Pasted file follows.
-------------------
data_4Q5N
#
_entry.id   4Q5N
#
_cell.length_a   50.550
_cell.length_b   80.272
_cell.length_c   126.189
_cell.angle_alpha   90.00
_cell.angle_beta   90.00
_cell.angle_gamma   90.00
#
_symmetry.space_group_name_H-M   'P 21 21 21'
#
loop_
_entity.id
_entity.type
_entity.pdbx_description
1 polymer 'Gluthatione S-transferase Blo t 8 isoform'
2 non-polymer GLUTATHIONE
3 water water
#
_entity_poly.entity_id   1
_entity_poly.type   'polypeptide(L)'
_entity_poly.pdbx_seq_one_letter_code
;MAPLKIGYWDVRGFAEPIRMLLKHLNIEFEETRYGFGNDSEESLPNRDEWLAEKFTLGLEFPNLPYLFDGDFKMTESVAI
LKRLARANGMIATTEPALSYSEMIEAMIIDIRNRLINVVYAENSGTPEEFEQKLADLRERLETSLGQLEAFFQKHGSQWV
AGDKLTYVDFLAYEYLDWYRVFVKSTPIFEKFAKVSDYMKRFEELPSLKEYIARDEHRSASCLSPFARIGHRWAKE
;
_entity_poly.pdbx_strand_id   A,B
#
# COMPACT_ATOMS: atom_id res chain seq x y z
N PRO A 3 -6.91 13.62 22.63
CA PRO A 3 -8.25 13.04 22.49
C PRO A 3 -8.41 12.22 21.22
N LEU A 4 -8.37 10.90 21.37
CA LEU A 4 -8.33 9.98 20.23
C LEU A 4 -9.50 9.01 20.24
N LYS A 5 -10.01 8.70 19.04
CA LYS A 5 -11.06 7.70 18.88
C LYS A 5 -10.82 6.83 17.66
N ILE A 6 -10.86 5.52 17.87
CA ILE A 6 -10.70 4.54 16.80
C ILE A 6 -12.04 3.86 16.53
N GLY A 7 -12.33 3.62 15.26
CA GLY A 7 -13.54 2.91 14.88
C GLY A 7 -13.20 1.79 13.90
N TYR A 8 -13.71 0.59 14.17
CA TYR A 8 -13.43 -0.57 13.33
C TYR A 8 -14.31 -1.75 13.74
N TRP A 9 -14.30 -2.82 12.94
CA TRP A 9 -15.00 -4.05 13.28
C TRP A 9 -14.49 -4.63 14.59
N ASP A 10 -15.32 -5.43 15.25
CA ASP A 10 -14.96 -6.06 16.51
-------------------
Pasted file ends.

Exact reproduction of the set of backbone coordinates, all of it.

data_4Q5N
#
_entry.id   4Q5N
#
_cell.length_a   50.550
_cell.length_b   80.272
_cell.length_c   126.189
_cell.angle_alpha   90.00
_cell.angle_beta   90.00
_cell.angle_gamma   90.00
#
_symmetry.space_group_name_H-M   'P 21 21 21'
#
loop_
_entity.id
_entity.type
_entity.pdbx_description
1 polymer 'Gluthatione S-transferase Blo t 8 isoform'
2 non-polymer GLUTATHIONE
3 water water
#
_entity_poly.entity_id   1
_entity_poly.type   'polypeptide(L)'
_entity_poly.pdbx_seq_one_letter_code
;MAPLKIGYWDVRGFAEPIRMLLKHLNIEFEETRYGFGNDSEESLPNRDEWLAEKFTLGLEFPNLPYLFDGDFKMTESVAI
LKRLARANGMIATTEPALSYSEMIEAMIIDIRNRLINVVYAENSGTPEEFEQKLADLRERLETSLGQLEAFFQKHGSQWV
AGDKLTYVDFLAYEYLDWYRVFVKSTPIFEKFAKVSDYMKRFEELPSLKEYIARDEHRSASCLSPFARIGHRWAKE
;
_entity_poly.pdbx_strand_id   A,B
#
# COMPACT_ATOMS: atom_id res chain seq x y z
N PRO A 3 -6.91 13.62 22.63
CA PRO A 3 -8.25 13.04 22.49
C PRO A 3 -8.41 12.22 21.22
N LEU A 4 -8.37 10.90 21.37
CA LEU A 4 -8.33 9.98 20.23
C LEU A 4 -9.50 9.01 20.24
N LYS A 5 -10.01 8.70 19.04
CA LYS A 5 -11.06 7.70 18.88
C LYS A 5 -10.82 6.83 17.66
N ILE A 6 -10.86 5.52 17.87
CA ILE A 6 -10.70 4.54 16.80
C ILE A 6 -12.04 3.86 16.53
N GLY A 7 -12.33 3.62 15.26
CA GLY A 7 -13.54 2.91 14.88
C GLY A 7 -13.20 1.79 13.90
N TYR A 8 -13.71 0.59 14.17
CA TYR A 8 -13.43 -0.57 13.33
C TYR A 8 -14.31 -1.75 13.74
N TRP A 9 -14.30 -2.82 12.94
CA TRP A 9 -15.00 -4.05 13.28
C TRP A 9 -14.49 -4.63 14.59
N ASP A 10 -15.32 -5.43 15.25
CA ASP A 10 -14.96 -6.06 16.51